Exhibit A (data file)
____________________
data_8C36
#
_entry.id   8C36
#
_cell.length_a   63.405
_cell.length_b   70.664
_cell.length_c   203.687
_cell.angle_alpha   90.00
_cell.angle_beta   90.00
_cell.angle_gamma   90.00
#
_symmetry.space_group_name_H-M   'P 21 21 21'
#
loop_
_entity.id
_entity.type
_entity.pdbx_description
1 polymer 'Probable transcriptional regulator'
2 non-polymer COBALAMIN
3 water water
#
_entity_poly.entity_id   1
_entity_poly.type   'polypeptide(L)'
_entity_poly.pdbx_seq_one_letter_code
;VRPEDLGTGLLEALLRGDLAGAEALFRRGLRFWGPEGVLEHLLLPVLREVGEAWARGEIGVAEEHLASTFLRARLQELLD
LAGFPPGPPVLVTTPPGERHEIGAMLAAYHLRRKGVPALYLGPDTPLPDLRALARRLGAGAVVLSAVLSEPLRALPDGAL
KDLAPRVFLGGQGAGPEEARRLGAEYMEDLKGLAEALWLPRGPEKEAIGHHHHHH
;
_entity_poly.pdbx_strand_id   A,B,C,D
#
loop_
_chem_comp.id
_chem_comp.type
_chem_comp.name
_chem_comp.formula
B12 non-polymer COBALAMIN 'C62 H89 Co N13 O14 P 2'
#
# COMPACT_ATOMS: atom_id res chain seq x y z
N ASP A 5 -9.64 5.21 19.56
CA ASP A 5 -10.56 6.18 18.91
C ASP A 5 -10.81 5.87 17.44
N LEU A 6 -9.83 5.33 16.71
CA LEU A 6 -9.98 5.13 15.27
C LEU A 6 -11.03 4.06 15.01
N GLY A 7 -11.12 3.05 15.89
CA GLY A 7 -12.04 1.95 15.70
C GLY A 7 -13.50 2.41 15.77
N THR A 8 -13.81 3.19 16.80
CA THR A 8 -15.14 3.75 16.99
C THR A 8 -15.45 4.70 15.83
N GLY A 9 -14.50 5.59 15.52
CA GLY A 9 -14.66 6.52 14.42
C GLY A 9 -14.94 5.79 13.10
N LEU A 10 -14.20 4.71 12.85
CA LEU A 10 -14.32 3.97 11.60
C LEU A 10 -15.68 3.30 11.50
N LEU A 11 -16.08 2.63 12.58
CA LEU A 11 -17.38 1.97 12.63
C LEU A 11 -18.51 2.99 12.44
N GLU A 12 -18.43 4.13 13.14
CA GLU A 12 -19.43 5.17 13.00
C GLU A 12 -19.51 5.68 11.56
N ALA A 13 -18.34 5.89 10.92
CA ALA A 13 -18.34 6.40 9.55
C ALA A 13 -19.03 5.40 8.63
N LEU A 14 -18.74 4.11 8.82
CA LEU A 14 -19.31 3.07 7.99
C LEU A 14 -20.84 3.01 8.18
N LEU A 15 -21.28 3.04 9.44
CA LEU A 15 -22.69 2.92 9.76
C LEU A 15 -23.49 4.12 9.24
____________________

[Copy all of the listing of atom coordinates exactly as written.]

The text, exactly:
data_8C36
#
_entry.id   8C36
#
_cell.length_a   63.405
_cell.length_b   70.664
_cell.length_c   203.687
_cell.angle_alpha   90.00
_cell.angle_beta   90.00
_cell.angle_gamma   90.00
#
_symmetry.space_group_name_H-M   'P 21 21 21'
#
loop_
_entity.id
_entity.type
_entity.pdbx_description
1 polymer 'Probable transcriptional regulator'
2 non-polymer COBALAMIN
3 water water
#
_entity_poly.entity_id   1
_entity_poly.type   'polypeptide(L)'
_entity_poly.pdbx_seq_one_letter_code
;VRPEDLGTGLLEALLRGDLAGAEALFRRGLRFWGPEGVLEHLLLPVLREVGEAWARGEIGVAEEHLASTFLRARLQELLD
LAGFPPGPPVLVTTPPGERHEIGAMLAAYHLRRKGVPALYLGPDTPLPDLRALARRLGAGAVVLSAVLSEPLRALPDGAL
KDLAPRVFLGGQGAGPEEARRLGAEYMEDLKGLAEALWLPRGPEKEAIGHHHHHH
;
_entity_poly.pdbx_strand_id   A,B,C,D
#
loop_
_chem_comp.id
_chem_comp.type
_chem_comp.name
_chem_comp.formula
B12 non-polymer COBALAMIN 'C62 H89 Co N13 O14 P 2'
#
# COMPACT_ATOMS: atom_id res chain seq x y z
N ASP A 5 -9.64 5.21 19.56
CA ASP A 5 -10.56 6.18 18.91
C ASP A 5 -10.81 5.87 17.44
N LEU A 6 -9.83 5.33 16.71
CA LEU A 6 -9.98 5.13 15.27
C LEU A 6 -11.03 4.06 15.01
N GLY A 7 -11.12 3.05 15.89
CA GLY A 7 -12.04 1.95 15.70
C GLY A 7 -13.50 2.41 15.77
N THR A 8 -13.81 3.19 16.80
CA THR A 8 -15.14 3.75 16.99
C THR A 8 -15.45 4.70 15.83
N GLY A 9 -14.50 5.59 15.52
CA GLY A 9 -14.66 6.52 14.42
C GLY A 9 -14.94 5.79 13.10
N LEU A 10 -14.20 4.71 12.85
CA LEU A 10 -14.32 3.97 11.60
C LEU A 10 -15.68 3.30 11.50
N LEU A 11 -16.08 2.63 12.58
CA LEU A 11 -17.38 1.97 12.63
C LEU A 11 -18.51 2.99 12.44
N GLU A 12 -18.43 4.13 13.14
CA GLU A 12 -19.43 5.17 13.00
C GLU A 12 -19.51 5.68 11.56
N ALA A 13 -18.34 5.89 10.92
CA ALA A 13 -18.34 6.40 9.55
C ALA A 13 -19.03 5.40 8.63
N LEU A 14 -18.74 4.11 8.82
CA LEU A 14 -19.31 3.07 7.99
C LEU A 14 -20.84 3.01 8.18
N LEU A 15 -21.28 3.04 9.44
CA LEU A 15 -22.69 2.92 9.76
C LEU A 15 -23.49 4.12 9.24